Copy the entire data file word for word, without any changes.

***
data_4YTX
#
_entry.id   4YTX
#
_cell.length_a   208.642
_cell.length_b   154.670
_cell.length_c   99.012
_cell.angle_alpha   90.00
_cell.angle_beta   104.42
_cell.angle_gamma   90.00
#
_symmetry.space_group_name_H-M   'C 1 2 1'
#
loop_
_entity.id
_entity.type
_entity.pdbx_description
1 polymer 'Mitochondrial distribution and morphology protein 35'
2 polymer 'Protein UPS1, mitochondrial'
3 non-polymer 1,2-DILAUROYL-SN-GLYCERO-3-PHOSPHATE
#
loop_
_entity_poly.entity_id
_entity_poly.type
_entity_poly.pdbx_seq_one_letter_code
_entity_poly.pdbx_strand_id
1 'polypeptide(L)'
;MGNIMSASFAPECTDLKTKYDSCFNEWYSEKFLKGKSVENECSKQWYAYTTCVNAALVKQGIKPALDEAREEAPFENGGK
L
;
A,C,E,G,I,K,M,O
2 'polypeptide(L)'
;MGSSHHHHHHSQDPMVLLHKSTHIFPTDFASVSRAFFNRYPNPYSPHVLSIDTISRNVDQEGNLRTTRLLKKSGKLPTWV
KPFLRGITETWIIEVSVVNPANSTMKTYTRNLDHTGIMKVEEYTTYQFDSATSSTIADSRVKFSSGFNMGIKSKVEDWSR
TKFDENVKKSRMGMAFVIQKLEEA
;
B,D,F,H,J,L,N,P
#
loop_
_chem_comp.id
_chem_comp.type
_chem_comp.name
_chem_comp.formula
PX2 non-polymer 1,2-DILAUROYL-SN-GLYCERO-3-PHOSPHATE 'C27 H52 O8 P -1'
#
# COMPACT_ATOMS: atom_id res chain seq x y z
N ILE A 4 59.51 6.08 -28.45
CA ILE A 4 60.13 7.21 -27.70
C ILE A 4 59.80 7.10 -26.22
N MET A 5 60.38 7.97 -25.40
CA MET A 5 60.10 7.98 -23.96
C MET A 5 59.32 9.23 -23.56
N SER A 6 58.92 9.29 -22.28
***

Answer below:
data_4YTX
#
_entry.id   4YTX
#
_cell.length_a   208.642
_cell.length_b   154.670
_cell.length_c   99.012
_cell.angle_alpha   90.00
_cell.angle_beta   104.42
_cell.angle_gamma   90.00
#
_symmetry.space_group_name_H-M   'C 1 2 1'
#
loop_
_entity.id
_entity.type
_entity.pdbx_description
1 polymer 'Mitochondrial distribution and morphology protein 35'
2 polymer 'Protein UPS1, mitochondrial'
3 non-polymer 1,2-DILAUROYL-SN-GLYCERO-3-PHOSPHATE
#
loop_
_entity_poly.entity_id
_entity_poly.type
_entity_poly.pdbx_seq_one_letter_code
_entity_poly.pdbx_strand_id
1 'polypeptide(L)'
;MGNIMSASFAPECTDLKTKYDSCFNEWYSEKFLKGKSVENECSKQWYAYTTCVNAALVKQGIKPALDEAREEAPFENGGK
L
;
A,C,E,G,I,K,M,O
2 'polypeptide(L)'
;MGSSHHHHHHSQDPMVLLHKSTHIFPTDFASVSRAFFNRYPNPYSPHVLSIDTISRNVDQEGNLRTTRLLKKSGKLPTWV
KPFLRGITETWIIEVSVVNPANSTMKTYTRNLDHTGIMKVEEYTTYQFDSATSSTIADSRVKFSSGFNMGIKSKVEDWSR
TKFDENVKKSRMGMAFVIQKLEEA
;
B,D,F,H,J,L,N,P
#
loop_
_chem_comp.id
_chem_comp.type
_chem_comp.name
_chem_comp.formula
PX2 non-polymer 1,2-DILAUROYL-SN-GLYCERO-3-PHOSPHATE 'C27 H52 O8 P -1'
#
# COMPACT_ATOMS: atom_id res chain seq x y z
N ILE A 4 59.51 6.08 -28.45
CA ILE A 4 60.13 7.21 -27.70
C ILE A 4 59.80 7.10 -26.22
N MET A 5 60.38 7.97 -25.40
CA MET A 5 60.10 7.98 -23.96
C MET A 5 59.32 9.23 -23.56
N SER A 6 58.92 9.29 -22.28